But she was shocked by the “squalid, degrading and unsanitary conditions” people were being forced to endure at the Jungle. “I saw a vast number of people penned in behind huge fences topped with razor wire, overseen by stony-faced police wielding batons.”
With other delegates, she walked around the camp through a sea of mud, some of it contaminated with sewage, finding out that illnesses such as scabies, diarrhoea, chest infections and TB are going untreated. Sarah talked to many different people including several young boys aged around 10 – one of whom said his dad was living in Manchester.
She heard stories of mothers and pregnant women at the camp. “I was told how the police are tear-gassing the camp at night putting the safety of mothers and babies in jeopardy.”
Nick Wigmore, a North West NUT official and member of the union's national executive, said: “The fact that thousands of people continue to survive in such a place is miraculous.
“But that the severe overcrowding, lack of food, water and adequate shelter is accepted by countries, including France and the UK, is an absolute scandal.
“Despite everything, the refugees continue to forge a community which is positive and capable of organising both politically and socially. It is time to start listening to and engage with those collective voices and ensure that they are heard in schools and communities across the UK and across borders.”
And Shujatt Hussain, Treasurer of the UKIM Madina Masjid and Community Centre in Manchester, added: “The only way forward is to demand that the UK government allows these refugees entry into the country.”
A spokesperson for the Manchester-based Human Rights organisation RAPAR said: “There are no short cuts to the solution here - only a single step: Everyone in the camp comes to Britain and we, together, take it from there. The obscene conditions in which people in the camp are forced to live means that every hour of every day that this does not happen is a direct, brutal and complete violation of the babies, children, teenagers, mothers and fathers who are trapped there by the British and French Governments.”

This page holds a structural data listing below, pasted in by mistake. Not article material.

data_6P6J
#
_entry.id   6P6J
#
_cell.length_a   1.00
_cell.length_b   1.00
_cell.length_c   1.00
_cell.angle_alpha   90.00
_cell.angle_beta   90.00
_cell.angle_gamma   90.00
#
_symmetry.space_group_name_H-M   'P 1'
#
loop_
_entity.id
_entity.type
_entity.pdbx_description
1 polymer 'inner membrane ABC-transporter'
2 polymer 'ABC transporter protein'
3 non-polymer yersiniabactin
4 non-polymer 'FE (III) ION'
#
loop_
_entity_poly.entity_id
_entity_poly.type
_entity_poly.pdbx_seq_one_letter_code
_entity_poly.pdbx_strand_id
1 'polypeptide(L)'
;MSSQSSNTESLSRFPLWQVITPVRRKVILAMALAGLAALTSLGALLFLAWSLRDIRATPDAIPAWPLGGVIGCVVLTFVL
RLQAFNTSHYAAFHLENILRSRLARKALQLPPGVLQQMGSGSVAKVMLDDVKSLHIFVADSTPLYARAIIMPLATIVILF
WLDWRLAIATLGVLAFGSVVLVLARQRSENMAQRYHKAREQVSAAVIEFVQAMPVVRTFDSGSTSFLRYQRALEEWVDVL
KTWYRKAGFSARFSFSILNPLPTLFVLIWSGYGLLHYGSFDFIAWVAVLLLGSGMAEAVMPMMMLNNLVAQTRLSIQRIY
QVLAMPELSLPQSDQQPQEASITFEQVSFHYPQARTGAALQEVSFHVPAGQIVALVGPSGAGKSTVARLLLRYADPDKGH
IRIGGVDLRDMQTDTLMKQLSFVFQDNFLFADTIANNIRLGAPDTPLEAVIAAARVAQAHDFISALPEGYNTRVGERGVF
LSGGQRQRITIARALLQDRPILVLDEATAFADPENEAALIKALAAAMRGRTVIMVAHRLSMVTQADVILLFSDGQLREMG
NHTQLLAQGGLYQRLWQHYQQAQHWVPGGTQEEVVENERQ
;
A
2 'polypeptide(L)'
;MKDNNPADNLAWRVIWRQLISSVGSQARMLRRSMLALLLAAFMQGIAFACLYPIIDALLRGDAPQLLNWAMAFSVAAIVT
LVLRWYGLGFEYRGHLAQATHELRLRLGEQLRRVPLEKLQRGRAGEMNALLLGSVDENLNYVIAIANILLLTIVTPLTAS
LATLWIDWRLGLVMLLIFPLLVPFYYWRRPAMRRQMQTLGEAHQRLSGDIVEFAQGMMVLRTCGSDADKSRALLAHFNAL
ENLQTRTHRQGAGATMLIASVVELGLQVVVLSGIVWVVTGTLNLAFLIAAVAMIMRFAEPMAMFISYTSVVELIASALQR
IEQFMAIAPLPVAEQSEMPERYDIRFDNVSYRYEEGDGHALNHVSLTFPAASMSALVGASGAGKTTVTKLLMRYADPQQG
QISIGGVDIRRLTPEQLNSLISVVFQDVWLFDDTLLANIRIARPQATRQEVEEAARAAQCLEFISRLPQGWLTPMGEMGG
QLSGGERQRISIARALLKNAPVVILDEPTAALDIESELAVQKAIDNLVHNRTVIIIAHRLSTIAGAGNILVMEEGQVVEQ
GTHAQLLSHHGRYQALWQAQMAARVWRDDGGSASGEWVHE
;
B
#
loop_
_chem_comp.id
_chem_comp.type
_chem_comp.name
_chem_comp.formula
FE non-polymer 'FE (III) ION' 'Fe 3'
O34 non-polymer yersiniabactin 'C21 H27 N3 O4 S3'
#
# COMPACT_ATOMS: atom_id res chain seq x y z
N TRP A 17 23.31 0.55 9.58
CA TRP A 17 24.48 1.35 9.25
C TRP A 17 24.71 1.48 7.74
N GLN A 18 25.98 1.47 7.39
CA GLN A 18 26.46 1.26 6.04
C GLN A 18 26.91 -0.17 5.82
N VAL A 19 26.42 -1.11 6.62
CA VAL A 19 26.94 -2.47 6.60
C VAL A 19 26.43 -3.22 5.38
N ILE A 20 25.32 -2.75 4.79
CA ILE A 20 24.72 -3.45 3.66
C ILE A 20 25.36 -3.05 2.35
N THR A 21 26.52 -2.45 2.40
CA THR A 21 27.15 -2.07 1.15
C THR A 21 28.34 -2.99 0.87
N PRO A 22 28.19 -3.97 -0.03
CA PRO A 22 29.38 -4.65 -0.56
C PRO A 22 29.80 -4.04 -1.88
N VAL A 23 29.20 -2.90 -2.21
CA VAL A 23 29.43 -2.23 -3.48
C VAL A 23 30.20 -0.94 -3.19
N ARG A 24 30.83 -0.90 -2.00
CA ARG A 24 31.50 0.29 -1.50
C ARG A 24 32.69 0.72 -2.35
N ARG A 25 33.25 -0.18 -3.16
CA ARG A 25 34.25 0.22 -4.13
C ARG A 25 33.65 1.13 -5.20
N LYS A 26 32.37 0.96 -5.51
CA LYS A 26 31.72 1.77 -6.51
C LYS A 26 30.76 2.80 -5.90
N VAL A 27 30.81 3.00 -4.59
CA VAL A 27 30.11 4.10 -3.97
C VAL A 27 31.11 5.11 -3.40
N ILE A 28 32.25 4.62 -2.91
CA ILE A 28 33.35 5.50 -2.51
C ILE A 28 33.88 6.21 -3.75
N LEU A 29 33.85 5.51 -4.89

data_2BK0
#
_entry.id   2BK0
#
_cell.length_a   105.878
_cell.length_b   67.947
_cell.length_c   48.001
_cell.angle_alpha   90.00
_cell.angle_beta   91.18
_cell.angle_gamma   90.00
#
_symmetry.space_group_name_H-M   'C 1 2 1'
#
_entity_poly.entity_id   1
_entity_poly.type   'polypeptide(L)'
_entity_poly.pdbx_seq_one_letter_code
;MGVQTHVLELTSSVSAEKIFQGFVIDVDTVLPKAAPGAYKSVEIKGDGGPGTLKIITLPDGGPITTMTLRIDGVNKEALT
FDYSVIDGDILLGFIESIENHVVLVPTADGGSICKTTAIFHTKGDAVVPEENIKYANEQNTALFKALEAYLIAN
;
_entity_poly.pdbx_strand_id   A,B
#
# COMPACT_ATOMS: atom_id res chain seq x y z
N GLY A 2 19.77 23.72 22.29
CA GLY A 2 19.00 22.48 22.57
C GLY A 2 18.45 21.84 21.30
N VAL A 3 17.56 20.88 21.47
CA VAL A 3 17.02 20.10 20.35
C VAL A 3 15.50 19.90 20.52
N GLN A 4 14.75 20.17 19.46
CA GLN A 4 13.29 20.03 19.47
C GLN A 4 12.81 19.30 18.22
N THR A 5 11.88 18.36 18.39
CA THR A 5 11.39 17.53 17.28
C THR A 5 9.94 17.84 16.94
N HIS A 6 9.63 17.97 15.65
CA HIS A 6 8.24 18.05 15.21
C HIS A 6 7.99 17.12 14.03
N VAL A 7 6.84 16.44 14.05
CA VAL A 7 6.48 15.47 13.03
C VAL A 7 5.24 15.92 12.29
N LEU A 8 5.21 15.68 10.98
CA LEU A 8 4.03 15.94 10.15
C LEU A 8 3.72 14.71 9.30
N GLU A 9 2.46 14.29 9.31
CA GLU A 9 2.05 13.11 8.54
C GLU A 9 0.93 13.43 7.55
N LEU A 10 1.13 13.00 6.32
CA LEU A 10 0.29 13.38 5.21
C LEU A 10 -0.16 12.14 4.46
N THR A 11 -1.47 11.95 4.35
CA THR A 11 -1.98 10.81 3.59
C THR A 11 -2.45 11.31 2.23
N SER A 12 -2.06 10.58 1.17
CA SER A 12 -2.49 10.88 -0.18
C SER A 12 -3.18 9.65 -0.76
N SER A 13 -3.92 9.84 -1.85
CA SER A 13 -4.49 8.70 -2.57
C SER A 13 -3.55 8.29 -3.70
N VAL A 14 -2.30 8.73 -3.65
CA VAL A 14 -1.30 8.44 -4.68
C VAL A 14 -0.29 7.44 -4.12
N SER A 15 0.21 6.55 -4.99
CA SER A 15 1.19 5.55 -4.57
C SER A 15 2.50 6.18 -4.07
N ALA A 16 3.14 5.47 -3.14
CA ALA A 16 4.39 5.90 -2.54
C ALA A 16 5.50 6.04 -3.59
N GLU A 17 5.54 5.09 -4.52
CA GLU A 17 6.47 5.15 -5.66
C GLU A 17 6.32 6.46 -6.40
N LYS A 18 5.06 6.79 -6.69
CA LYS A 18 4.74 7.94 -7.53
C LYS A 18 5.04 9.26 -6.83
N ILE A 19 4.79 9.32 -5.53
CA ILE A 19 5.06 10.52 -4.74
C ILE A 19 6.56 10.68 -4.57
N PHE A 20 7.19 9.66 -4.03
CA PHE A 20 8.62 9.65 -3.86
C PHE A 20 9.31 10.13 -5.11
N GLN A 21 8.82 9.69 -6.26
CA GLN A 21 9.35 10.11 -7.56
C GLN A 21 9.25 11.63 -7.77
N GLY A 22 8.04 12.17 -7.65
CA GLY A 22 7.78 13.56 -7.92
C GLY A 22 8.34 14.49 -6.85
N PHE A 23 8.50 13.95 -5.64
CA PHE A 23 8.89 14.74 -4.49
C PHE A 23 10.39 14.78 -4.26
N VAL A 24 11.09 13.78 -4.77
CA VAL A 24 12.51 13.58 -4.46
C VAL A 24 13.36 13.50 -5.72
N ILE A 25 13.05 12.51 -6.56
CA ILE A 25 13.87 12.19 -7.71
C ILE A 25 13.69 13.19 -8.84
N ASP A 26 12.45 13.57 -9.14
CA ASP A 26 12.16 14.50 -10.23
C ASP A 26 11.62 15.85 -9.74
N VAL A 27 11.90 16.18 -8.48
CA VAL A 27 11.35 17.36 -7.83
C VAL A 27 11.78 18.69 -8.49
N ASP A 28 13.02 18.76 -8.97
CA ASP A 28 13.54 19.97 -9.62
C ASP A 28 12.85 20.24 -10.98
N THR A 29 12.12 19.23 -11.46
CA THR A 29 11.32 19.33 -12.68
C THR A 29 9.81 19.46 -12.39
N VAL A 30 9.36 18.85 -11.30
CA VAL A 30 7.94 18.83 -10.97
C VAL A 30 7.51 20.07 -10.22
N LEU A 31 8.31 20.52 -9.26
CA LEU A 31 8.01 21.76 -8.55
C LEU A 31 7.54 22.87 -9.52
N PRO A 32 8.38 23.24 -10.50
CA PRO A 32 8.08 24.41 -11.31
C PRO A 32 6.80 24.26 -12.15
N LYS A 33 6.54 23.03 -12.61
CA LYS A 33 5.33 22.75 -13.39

London Labour councillor Michelline Ngongo, a former refugee from the Democratic Republic of Congo, said Labour leader Jeremy Corbyn had backed the delegation and she would be reporting to him.
“Their situation reminds me of how trapped I felt when I first arrived - they have no way back to the homes they once had.”
Michelline added that people at the Calais camp were “trapped in a maze of Government policy, regulations and borders – left to rot in a filthy, unhygienic wasteland of shanty-built shelters, tents and overflowing chemical toilets.” When she visited the camp, she found it strewn with fragments of lethal white asbestos.
Umjum Mirza,an Assistant Branch Secretary for ASLEF, the train drivers' union, said: “This is the 70th anniversary year of Bergen-Belsen. We need to learn the lessons of history and let the refugees into Britain immediately.”
The Declaration Petition can be signed at: here
Video of Julie Ward Labour MEP for NW England reading out text of petition at Calais camp
Manchester delegation to Calais, left to right: L to R - Sarah Davies (RCM and UCU); Amaf Yusif, (Syrian refugee coordinator, Rethink Rebuild), Julie Ward (MEP), Rhetta Moran (RAPAR), Nick Wigmore (NUT NEC), Shujatt Hussain (Treasurer of the UKIM Madina Masjid and Community Centre in Manchester) Aiden Lawler (SWP)
Conditions inside the camp
Julie Ward, MEP, is the first to sign the Declaration Petition. In the picture, the petition is being held by Dr Rhetta Moran of Manchester-based human rights organisation RAPAR
Police tear gas cannisters at foot of Banksy mural